Collaborative Fiction


Please read the beginning of the “Killer Jobs” story below.  Write from 3 to 5 single spaced pages that tells us what happens next.  Put it in an email to  We want to finish this story in 10 installments.  We will accept submissions until our quota for the day is filled.  If your submission is selected for review by our readers, it will be placed on the site and readers will be asked to decide which possible continuation is the best.  The submission getting the most votes will be added to the story and we will then ask for submissions to continue the story.  The 10th round will supply the story’s resolution.


Killer Jobs

“Having a low minimum wage is not a bad thing for this country,” he said. It would certainly make us more competitive globally, . . . , “it’s the United States against other places,” where the taxes and wages are lower.

I was taking the wine glasses out of their newspaper wrappings. My grandmother gave them to me three years ago when I got my first apartment. The papers are full of stories about bringing our jobs back. The movement worked. The jobs that left are back in some states, and the good news is that I just moved out of one of those states. The problem for me now has to do with the reason I left. I am in witness protection. I will never be able to see or even talk to any of my relatives again. I stopped a murder and the folks that wanted the killing have decided to try again, now going for a two for one — and I am the other one.   I do not feel safe even here: the killers were highly connected international thugs. They are wired into both the highest and the lowest levels of government and businesses everywhere. If anyone has a record of where I went, they will find it.

The murder was supposed to eliminate Elisa Miller, a journalist who was pointing out the problems with the job return program. The thing is, we really did not want those jobs back: what we wanted was the life that steady, reasonably paid work would allow us to have. Bringing back the jobs that left meant bringing back jobs that were being done by workers overseas for pennies per hour. Many of those workers were only able to survive because they are given some services US workers have to pay for. They are given rudimentary health care, cheap and efficient public transportation,  basic literacy skills, and even subsidies for community activities are part in several places where the jobs had relocated. In other job relocation sites, the workers didn’t survive. Those places had lots of people and a whole stratified system that supported having people stay “where they belonged” even if that meant that a good proportion of them died very young.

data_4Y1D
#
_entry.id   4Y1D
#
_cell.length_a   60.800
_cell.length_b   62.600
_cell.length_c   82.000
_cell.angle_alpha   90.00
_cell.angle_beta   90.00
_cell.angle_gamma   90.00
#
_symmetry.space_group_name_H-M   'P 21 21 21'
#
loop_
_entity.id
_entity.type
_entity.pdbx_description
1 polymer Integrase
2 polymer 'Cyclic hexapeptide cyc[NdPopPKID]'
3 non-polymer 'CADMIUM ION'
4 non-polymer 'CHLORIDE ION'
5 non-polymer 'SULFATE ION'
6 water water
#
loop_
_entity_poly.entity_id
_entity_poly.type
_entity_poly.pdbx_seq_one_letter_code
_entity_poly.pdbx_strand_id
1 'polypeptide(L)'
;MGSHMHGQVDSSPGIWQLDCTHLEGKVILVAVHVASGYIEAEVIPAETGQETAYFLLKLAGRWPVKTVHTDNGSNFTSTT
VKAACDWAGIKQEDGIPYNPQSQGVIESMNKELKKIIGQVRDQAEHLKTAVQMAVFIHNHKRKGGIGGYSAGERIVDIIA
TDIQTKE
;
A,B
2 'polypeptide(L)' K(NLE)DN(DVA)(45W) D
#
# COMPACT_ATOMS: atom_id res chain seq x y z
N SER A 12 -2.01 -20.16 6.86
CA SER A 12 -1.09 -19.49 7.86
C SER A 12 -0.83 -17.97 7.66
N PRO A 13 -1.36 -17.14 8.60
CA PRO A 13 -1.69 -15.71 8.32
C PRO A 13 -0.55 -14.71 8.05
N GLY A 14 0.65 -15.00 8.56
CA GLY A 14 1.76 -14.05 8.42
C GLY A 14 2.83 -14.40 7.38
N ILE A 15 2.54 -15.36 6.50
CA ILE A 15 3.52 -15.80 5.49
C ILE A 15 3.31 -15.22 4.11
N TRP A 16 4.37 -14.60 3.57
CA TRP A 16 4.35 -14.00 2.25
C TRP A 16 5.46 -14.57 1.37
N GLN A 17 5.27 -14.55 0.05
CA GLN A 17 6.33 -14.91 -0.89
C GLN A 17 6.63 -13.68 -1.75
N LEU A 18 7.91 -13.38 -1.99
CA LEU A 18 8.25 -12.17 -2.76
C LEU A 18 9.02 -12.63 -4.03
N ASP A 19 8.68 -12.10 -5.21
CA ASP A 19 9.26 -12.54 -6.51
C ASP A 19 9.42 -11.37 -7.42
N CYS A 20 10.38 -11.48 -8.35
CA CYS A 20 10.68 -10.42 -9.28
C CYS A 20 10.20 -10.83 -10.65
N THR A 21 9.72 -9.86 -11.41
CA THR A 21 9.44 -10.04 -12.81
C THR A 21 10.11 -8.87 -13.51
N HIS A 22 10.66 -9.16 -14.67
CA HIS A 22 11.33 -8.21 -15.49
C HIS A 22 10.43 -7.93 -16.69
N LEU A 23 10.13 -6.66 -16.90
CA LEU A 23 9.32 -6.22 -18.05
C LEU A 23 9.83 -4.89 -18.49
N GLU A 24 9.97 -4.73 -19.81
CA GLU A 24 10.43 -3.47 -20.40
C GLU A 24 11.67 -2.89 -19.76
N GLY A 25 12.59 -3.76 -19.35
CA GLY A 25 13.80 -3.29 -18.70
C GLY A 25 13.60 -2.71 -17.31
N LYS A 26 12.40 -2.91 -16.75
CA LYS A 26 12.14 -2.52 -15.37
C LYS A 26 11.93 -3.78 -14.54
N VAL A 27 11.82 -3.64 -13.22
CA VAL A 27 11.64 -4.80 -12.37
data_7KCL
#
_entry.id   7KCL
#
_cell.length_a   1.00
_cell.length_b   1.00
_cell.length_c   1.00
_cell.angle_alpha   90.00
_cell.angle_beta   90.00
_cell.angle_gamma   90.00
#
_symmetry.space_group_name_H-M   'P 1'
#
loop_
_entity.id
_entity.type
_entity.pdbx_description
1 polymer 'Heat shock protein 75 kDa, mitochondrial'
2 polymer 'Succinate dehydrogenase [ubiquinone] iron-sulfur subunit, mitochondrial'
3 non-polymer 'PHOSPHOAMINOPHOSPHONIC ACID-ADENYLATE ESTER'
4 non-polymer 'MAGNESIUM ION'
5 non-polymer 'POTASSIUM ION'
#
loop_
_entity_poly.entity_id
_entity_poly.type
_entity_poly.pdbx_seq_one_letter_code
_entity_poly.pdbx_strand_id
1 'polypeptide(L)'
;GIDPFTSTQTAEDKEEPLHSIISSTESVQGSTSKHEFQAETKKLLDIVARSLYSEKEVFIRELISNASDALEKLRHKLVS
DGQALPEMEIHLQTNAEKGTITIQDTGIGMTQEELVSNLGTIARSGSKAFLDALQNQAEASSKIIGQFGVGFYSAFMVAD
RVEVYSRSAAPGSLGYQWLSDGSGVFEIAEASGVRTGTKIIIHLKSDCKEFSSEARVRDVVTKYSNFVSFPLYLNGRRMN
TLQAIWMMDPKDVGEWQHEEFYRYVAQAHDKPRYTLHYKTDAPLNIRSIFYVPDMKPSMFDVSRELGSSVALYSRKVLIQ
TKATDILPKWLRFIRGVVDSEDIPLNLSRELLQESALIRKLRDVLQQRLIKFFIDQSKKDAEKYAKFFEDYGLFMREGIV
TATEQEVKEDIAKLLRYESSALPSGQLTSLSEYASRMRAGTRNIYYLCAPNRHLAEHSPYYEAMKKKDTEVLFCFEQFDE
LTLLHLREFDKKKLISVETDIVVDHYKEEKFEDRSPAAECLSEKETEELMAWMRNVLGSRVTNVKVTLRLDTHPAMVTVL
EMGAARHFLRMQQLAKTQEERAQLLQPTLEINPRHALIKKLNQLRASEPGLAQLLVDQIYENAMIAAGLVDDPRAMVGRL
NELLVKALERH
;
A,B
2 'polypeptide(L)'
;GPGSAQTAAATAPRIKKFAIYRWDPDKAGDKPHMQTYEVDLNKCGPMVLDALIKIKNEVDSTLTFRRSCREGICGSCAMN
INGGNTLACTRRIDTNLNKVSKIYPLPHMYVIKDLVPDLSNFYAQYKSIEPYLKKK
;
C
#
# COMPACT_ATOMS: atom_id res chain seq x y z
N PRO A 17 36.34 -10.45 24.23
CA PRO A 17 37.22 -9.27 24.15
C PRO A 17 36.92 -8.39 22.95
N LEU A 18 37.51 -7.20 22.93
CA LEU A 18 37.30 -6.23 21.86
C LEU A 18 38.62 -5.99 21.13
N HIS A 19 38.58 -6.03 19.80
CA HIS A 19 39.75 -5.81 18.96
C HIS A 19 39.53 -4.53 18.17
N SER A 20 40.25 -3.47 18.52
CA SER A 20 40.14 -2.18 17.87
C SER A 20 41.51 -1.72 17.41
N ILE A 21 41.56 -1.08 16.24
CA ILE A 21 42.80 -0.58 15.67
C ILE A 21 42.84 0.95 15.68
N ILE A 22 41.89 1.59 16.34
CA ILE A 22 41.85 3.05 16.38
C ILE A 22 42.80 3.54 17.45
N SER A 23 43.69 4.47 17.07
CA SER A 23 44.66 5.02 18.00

Bringing back jobs here meant extending the safety net just far enough to make people loath to lose the little they were given. Having some kind of healthcare and basic childcare made accepting a hopelessly inadequate salary possible and even preferable to leaving the state. Behavioral economists, schooled in “loss aversion” measurements, were actually called in to help states determine the minimum bundle of general benefits that would keep the workers in a state even when there were better opportunities elsewhere.